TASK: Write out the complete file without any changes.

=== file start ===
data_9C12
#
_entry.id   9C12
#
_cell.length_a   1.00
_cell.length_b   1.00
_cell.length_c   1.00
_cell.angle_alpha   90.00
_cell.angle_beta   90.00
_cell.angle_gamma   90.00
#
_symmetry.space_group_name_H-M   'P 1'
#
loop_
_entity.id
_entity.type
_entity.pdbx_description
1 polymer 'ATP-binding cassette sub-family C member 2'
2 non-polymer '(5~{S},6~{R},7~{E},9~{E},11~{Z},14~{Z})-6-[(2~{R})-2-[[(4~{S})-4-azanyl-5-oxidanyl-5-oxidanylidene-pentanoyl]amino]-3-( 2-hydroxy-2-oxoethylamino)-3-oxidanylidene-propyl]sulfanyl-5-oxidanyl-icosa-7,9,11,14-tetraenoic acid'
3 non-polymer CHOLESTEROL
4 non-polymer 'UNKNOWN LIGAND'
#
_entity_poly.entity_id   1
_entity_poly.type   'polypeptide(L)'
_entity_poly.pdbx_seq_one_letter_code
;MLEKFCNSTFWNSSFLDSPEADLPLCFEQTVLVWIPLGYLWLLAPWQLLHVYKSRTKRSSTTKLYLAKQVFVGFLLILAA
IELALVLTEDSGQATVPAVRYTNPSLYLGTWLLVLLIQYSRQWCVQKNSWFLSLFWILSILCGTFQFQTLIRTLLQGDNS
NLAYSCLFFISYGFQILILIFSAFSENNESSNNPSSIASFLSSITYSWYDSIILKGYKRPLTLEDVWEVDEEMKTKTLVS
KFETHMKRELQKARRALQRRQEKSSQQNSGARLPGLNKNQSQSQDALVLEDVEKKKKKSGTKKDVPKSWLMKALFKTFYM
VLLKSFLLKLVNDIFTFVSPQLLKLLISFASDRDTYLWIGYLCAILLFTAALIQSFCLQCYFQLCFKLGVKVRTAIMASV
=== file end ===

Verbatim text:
data_9C12
#
_entry.id   9C12
#
_cell.length_a   1.00
_cell.length_b   1.00
_cell.length_c   1.00
_cell.angle_alpha   90.00
_cell.angle_beta   90.00
_cell.angle_gamma   90.00
#
_symmetry.space_group_name_H-M   'P 1'
#
loop_
_entity.id
_entity.type
_entity.pdbx_description
1 polymer 'ATP-binding cassette sub-family C member 2'
2 non-polymer '(5~{S},6~{R},7~{E},9~{E},11~{Z},14~{Z})-6-[(2~{R})-2-[[(4~{S})-4-azanyl-5-oxidanyl-5-oxidanylidene-pentanoyl]amino]-3-( 2-hydroxy-2-oxoethylamino)-3-oxidanylidene-propyl]sulfanyl-5-oxidanyl-icosa-7,9,11,14-tetraenoic acid'
3 non-polymer CHOLESTEROL
4 non-polymer 'UNKNOWN LIGAND'
#
_entity_poly.entity_id   1
_entity_poly.type   'polypeptide(L)'
_entity_poly.pdbx_seq_one_letter_code
;MLEKFCNSTFWNSSFLDSPEADLPLCFEQTVLVWIPLGYLWLLAPWQLLHVYKSRTKRSSTTKLYLAKQVFVGFLLILAA
IELALVLTEDSGQATVPAVRYTNPSLYLGTWLLVLLIQYSRQWCVQKNSWFLSLFWILSILCGTFQFQTLIRTLLQGDNS
NLAYSCLFFISYGFQILILIFSAFSENNESSNNPSSIASFLSSITYSWYDSIILKGYKRPLTLEDVWEVDEEMKTKTLVS
KFETHMKRELQKARRALQRRQEKSSQQNSGARLPGLNKNQSQSQDALVLEDVEKKKKKSGTKKDVPKSWLMKALFKTFYM
VLLKSFLLKLVNDIFTFVSPQLLKLLISFASDRDTYLWIGYLCAILLFTAALIQSFCLQCYFQLCFKLGVKVRTAIMASV